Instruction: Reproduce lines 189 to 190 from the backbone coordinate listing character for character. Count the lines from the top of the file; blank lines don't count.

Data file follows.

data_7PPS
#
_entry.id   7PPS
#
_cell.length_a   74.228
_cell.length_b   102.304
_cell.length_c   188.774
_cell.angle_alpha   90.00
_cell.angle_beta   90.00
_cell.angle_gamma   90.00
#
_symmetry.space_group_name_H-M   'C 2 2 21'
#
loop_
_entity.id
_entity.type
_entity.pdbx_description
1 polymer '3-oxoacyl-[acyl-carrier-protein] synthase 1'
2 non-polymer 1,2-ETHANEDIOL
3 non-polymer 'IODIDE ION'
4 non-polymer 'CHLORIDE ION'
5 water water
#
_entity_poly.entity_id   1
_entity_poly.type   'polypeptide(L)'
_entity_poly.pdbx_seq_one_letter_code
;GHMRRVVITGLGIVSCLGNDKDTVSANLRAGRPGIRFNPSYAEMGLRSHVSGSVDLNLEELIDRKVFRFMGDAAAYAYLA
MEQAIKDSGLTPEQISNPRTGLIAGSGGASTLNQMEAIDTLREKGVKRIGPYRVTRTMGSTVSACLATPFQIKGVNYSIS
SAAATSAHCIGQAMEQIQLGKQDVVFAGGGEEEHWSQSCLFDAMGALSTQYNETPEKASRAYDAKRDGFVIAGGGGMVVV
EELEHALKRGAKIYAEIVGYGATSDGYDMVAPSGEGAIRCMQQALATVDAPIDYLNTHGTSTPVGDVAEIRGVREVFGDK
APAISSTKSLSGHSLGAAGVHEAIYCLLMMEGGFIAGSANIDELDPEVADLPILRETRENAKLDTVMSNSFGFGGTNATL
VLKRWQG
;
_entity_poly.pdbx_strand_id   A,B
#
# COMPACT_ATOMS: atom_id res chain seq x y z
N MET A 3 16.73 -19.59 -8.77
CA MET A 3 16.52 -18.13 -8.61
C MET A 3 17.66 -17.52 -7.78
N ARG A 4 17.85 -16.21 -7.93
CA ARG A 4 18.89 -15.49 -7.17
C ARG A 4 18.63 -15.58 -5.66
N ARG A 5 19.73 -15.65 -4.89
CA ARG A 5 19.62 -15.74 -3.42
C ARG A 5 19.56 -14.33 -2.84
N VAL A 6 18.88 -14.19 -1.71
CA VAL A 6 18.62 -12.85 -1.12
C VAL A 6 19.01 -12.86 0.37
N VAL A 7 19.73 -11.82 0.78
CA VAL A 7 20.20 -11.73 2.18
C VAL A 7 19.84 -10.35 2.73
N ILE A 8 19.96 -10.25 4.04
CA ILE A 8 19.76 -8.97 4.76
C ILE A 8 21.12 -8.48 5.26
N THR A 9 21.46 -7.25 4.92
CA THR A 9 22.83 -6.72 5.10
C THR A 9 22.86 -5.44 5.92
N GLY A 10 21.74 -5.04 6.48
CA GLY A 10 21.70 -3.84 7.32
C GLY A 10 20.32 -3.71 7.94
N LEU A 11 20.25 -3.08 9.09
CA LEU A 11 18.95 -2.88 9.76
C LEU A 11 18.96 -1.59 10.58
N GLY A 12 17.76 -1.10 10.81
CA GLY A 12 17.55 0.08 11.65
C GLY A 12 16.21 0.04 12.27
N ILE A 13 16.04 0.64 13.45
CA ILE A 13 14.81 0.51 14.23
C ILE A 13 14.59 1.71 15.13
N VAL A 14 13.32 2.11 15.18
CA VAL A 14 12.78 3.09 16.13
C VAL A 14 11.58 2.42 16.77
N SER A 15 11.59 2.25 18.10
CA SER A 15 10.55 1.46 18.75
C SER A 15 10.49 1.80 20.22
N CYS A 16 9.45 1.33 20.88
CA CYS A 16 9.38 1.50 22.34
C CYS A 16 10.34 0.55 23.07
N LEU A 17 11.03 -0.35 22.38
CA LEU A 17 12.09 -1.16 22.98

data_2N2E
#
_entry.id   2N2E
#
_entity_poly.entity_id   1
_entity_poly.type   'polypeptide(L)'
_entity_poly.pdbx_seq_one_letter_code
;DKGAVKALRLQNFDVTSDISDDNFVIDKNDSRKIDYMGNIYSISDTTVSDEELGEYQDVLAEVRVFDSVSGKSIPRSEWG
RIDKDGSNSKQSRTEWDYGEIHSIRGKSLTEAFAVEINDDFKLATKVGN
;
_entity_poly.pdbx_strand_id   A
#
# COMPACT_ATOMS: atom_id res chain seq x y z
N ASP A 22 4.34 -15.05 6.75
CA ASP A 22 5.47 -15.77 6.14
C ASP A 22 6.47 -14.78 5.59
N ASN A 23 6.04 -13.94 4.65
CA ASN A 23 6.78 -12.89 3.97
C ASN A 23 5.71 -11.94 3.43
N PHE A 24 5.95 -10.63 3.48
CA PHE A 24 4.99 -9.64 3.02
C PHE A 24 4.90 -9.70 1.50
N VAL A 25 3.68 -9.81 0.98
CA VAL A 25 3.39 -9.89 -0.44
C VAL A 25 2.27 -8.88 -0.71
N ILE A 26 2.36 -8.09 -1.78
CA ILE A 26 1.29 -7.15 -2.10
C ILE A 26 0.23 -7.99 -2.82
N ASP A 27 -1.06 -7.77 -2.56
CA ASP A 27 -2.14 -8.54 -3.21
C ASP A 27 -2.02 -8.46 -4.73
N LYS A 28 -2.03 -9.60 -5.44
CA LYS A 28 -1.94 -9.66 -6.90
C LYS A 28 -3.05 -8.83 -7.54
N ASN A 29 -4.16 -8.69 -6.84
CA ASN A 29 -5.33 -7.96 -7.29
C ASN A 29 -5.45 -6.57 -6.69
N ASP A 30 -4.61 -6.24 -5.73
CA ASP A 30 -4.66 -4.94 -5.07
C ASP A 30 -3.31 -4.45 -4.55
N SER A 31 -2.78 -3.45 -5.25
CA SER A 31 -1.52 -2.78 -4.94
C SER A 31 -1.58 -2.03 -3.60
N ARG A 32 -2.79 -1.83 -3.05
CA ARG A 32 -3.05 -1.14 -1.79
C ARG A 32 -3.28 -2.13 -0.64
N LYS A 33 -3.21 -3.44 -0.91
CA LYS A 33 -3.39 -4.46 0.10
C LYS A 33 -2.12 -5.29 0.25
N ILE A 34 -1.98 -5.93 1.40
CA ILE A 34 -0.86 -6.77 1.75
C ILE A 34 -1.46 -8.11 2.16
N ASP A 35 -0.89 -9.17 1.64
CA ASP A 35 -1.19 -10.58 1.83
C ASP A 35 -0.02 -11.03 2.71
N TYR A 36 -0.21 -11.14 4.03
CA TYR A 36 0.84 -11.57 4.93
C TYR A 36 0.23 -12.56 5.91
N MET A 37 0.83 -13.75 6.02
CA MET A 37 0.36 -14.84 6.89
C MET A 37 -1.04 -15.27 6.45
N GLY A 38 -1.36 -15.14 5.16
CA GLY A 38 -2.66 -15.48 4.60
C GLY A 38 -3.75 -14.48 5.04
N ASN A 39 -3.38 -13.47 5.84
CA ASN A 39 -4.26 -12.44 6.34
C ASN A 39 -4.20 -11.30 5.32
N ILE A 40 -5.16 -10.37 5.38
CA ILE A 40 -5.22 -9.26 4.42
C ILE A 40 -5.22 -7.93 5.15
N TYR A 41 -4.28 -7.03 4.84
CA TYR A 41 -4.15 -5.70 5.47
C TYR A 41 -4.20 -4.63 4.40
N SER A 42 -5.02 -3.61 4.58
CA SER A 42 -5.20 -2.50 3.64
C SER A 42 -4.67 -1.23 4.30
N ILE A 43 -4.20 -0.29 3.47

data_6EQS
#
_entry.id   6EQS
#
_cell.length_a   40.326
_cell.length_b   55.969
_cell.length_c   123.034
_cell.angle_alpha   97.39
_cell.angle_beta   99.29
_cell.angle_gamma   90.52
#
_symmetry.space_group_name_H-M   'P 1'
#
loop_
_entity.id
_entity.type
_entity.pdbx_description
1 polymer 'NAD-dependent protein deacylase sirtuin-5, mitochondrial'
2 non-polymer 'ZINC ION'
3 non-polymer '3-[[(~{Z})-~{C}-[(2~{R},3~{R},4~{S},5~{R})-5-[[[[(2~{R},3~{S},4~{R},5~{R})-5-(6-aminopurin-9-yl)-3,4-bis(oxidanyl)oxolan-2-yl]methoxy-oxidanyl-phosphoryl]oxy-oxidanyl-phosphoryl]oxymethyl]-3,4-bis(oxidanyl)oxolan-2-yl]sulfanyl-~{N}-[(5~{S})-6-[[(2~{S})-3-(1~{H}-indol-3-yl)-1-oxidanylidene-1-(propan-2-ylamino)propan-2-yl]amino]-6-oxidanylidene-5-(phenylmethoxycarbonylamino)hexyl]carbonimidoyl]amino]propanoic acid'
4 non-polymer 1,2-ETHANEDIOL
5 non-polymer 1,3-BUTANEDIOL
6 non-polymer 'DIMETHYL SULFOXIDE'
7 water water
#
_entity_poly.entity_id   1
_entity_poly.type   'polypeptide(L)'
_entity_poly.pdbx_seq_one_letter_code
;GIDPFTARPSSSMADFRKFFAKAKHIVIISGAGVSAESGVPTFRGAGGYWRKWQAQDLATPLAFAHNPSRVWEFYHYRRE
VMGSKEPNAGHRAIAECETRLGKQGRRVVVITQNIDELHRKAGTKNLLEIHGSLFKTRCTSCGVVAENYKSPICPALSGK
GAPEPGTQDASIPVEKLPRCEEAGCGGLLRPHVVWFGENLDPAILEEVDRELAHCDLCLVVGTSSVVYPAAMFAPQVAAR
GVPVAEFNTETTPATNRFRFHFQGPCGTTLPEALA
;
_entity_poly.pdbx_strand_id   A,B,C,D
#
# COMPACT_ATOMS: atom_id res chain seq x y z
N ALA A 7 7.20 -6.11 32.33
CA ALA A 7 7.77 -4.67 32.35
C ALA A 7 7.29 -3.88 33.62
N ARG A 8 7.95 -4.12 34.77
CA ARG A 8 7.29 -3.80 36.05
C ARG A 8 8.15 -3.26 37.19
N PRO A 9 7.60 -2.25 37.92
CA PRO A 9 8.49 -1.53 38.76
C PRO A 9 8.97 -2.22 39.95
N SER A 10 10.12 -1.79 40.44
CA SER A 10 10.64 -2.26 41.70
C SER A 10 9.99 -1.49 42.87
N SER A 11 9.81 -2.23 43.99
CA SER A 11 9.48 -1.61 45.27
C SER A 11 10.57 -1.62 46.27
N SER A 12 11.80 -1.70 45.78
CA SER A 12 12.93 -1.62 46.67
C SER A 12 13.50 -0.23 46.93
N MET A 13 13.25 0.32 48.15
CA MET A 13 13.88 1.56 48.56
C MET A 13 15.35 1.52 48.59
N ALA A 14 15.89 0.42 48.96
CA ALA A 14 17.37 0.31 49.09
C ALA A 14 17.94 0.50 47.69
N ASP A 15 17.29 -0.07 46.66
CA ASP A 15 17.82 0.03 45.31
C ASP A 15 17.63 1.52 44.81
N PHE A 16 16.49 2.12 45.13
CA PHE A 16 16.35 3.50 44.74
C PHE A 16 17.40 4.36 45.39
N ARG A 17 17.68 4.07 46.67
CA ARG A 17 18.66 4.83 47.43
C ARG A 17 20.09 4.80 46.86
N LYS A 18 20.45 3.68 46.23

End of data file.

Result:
GVPVAEFNTETTPATNRFRFHFQGPCGTTLPEALA
;